The number of mergers and acquisitions (M&A) of young enterprises is at a record high, according to new research.
The number of M&A deals where businesses less than five years old were the target has jumped 28 per cent from 395 in last year’s report to 505 deals this year. This is also 50 per cent higher than the first report in 2011, when just 335 M&A deals were completed.
The Barclays Entrepreneurs Index shows that indicators of entrepreneurial activity*, from starting, growing and exiting a business, are at their strongest levels since 2011. Yet while the record level of M&A activity is good news for entrepreneurs, who are experiencing the wealth creation that comes from exiting a business, the research shows opportunities to scale-up businesses are not being taken. The trend to sell-up rather than scale-up may be the result of an uncertain political and economic environment in 2016, which made it difficult for businesses to plan ahead and grow. Under these conditions it is perhaps more appealing for entrepreneurs to take an early exit from their business.
Venture capital investment decreases
Despite a surge in exits and wealth creation, the research also suggests that the number of UK high-growth companies is at its lowest level since the Barclays Entrepreneurs Index began tracking it in 2011, and is also a third lower than its peak in 2013. High-growth companies are defined as those with revenues between £2.5m-£100m that have increased turnover by at least 33 per cent over the preceding three years, and produced at least 10 per cent year-on-year growth for a minimum of two years.
This may in part be a result of business owners seeking early exits, but another explanation for the decline in high-growth companies could be decreasing levels of venture capital (VC) investment. The number of companies that have received seed, start up or early stage venture capital is the lowest it’s been since 2011.
When it comes to investment at the growth stage, it’s interesting to note that the number of companies receiving expansion funding has also declined – but the overall value of this funding has increased by 70 per cent year-on-year from £995m, to reach £1,690m in this year’s research. This may suggest that, although fewer companies are securing investment at the growth stage, those that do are each receiving a greater individual funding boost.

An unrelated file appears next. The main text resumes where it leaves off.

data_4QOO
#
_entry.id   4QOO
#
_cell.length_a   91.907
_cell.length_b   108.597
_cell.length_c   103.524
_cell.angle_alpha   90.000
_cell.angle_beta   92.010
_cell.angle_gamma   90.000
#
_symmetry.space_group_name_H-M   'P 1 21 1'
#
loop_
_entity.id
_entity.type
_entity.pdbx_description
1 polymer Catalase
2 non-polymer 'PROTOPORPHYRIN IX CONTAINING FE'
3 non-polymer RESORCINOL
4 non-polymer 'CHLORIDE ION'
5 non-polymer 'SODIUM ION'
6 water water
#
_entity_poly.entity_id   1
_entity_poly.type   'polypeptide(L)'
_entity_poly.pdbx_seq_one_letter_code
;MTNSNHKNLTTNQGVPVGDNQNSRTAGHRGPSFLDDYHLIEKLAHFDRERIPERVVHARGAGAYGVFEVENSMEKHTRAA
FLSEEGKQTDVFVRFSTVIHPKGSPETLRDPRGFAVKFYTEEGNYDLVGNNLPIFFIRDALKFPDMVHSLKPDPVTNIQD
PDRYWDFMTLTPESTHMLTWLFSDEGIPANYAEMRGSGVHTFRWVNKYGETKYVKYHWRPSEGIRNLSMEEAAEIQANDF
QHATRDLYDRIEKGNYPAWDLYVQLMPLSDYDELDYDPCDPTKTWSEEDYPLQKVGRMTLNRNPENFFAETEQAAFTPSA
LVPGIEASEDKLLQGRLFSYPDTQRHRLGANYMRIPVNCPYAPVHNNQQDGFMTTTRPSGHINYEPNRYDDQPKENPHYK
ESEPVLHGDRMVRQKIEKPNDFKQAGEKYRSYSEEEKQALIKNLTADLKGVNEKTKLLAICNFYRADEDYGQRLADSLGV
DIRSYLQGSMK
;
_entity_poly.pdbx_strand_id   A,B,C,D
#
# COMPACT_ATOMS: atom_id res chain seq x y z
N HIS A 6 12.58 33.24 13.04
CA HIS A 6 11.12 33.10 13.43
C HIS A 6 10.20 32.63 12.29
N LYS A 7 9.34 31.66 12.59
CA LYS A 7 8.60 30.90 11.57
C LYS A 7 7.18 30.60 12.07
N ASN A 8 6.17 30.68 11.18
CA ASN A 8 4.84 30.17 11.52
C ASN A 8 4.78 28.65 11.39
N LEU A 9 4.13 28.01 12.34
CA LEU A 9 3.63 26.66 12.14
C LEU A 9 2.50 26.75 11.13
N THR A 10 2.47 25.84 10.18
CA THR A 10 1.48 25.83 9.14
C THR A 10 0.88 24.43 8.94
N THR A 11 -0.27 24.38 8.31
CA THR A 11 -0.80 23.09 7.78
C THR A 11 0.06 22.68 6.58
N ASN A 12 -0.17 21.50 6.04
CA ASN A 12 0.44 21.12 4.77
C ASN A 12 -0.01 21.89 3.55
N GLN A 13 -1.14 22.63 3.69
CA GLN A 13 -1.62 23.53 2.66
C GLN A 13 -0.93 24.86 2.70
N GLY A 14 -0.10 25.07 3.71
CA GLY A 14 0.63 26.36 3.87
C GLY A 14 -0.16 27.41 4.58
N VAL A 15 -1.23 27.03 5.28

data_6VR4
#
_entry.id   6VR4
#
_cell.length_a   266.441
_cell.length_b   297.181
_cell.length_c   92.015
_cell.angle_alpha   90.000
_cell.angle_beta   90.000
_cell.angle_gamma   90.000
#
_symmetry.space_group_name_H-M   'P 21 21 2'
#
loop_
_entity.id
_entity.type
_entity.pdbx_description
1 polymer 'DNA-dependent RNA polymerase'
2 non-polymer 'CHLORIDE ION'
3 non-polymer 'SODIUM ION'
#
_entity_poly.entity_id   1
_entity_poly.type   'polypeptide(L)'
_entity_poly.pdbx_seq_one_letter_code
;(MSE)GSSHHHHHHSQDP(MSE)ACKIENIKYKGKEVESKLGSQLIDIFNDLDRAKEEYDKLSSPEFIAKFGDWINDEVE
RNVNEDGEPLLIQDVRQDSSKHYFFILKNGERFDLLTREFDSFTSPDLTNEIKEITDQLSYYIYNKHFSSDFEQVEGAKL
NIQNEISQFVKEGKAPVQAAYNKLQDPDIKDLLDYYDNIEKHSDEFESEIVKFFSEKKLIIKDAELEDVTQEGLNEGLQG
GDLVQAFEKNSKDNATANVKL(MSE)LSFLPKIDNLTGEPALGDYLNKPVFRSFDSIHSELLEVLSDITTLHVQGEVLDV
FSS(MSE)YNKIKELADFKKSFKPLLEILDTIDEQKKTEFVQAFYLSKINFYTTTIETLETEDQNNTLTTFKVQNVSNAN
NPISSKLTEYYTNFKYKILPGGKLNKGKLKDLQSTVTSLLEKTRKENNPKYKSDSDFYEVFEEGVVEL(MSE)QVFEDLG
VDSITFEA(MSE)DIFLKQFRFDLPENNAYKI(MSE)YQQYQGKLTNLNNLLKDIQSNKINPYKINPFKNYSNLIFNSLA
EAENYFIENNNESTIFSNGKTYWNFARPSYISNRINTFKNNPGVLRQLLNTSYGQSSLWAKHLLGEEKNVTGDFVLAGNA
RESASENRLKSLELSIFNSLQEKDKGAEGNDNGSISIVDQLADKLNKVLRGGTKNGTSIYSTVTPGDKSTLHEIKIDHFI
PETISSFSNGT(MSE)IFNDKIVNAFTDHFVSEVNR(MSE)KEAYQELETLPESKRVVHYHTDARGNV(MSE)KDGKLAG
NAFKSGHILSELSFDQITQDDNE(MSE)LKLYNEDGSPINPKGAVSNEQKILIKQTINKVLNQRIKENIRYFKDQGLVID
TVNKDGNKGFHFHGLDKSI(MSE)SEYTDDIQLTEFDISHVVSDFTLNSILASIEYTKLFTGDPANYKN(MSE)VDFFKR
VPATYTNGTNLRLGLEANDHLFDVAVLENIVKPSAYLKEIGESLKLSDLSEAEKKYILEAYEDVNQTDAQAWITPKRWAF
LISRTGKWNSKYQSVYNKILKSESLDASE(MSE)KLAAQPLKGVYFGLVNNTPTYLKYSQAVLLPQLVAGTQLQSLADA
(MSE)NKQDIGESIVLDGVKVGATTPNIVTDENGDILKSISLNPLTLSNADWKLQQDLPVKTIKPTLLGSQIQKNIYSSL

This mixed funding picture hasn’t dampened the UK’s entrepreneurial spirit, with the number of new businesses being incorporated at its highest level since 2011. There were 646,000 new businesses created in 2016, 8 per cent higher than the previous year. Moreover, the ‘Total Early-stage Entrepreneurial Activity’ – the percentage of the working age population engaged in entrepreneurial activity – grew by just under a quarter over the last 12 months.
While overall the picture for growth is not universally strong, there is cause for optimism regionally with hotspots of growth around the UK. This includes outside of the usual entrepreneurial hubs of London and the South East. The North West in particular is a hotbed of activity, with venture capital investment growing 9 per cent over the last 12 months. Likewise, in Yorkshire and the Humber, venture capital investment is bucking the national trend with available VC funding increasing by 17% over the last 12 months.
Head of Barclays Wealth Management, Andy Houston, said: “It’s encouraging to see an increase in the number of new companies being created. Furthermore, the strong uplift in the number of young companies being bought shows that UK start-ups are seen to have real value.
“However, while we are seeing moments of wealth creation through these M&A deals, it’s important that businesses are scaling up and not just selling up. At Barclays we are continuously looking at ways to help support the UK’s entrepreneurial community, from our Innovation Finance loans to our venture debt funds. We want to ensure enterprises have the tools and resources they need to go on to expand and grow winning businesses that triumph in their industries.”